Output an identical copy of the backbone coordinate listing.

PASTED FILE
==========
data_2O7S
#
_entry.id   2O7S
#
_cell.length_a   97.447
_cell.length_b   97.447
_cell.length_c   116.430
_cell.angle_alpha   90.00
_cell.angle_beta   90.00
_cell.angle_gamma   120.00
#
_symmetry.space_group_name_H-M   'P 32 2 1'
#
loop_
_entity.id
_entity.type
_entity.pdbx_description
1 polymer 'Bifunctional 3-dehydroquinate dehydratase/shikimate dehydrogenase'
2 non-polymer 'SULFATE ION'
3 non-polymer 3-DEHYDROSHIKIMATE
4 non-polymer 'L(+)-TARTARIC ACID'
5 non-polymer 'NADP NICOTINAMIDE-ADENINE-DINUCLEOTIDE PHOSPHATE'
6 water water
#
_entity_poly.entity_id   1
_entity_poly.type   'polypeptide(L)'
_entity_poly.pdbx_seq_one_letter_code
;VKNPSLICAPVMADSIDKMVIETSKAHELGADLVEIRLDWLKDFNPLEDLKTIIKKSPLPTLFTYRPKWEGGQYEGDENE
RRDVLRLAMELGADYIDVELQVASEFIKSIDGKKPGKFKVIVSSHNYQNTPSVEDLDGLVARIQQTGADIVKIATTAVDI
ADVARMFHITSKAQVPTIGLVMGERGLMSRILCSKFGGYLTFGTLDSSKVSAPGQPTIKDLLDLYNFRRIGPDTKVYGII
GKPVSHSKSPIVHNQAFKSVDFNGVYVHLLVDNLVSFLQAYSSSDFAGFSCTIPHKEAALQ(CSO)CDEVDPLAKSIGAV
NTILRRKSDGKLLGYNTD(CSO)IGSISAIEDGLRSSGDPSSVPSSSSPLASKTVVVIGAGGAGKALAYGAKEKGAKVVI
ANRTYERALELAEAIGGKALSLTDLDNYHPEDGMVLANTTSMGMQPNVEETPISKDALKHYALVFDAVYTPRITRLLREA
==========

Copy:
data_2O7S
#
_entry.id   2O7S
#
_cell.length_a   97.447
_cell.length_b   97.447
_cell.length_c   116.430
_cell.angle_alpha   90.00
_cell.angle_beta   90.00
_cell.angle_gamma   120.00
#
_symmetry.space_group_name_H-M   'P 32 2 1'
#
loop_
_entity.id
_entity.type
_entity.pdbx_description
1 polymer 'Bifunctional 3-dehydroquinate dehydratase/shikimate dehydrogenase'
2 non-polymer 'SULFATE ION'
3 non-polymer 3-DEHYDROSHIKIMATE
4 non-polymer 'L(+)-TARTARIC ACID'
5 non-polymer 'NADP NICOTINAMIDE-ADENINE-DINUCLEOTIDE PHOSPHATE'
6 water water
#
_entity_poly.entity_id   1
_entity_poly.type   'polypeptide(L)'
_entity_poly.pdbx_seq_one_letter_code
;VKNPSLICAPVMADSIDKMVIETSKAHELGADLVEIRLDWLKDFNPLEDLKTIIKKSPLPTLFTYRPKWEGGQYEGDENE
RRDVLRLAMELGADYIDVELQVASEFIKSIDGKKPGKFKVIVSSHNYQNTPSVEDLDGLVARIQQTGADIVKIATTAVDI
ADVARMFHITSKAQVPTIGLVMGERGLMSRILCSKFGGYLTFGTLDSSKVSAPGQPTIKDLLDLYNFRRIGPDTKVYGII
GKPVSHSKSPIVHNQAFKSVDFNGVYVHLLVDNLVSFLQAYSSSDFAGFSCTIPHKEAALQ(CSO)CDEVDPLAKSIGAV
NTILRRKSDGKLLGYNTD(CSO)IGSISAIEDGLRSSGDPSSVPSSSSPLASKTVVVIGAGGAGKALAYGAKEKGAKVVI
ANRTYERALELAEAIGGKALSLTDLDNYHPEDGMVLANTTSMGMQPNVEETPISKDALKHYALVFDAVYTPRITRLLREA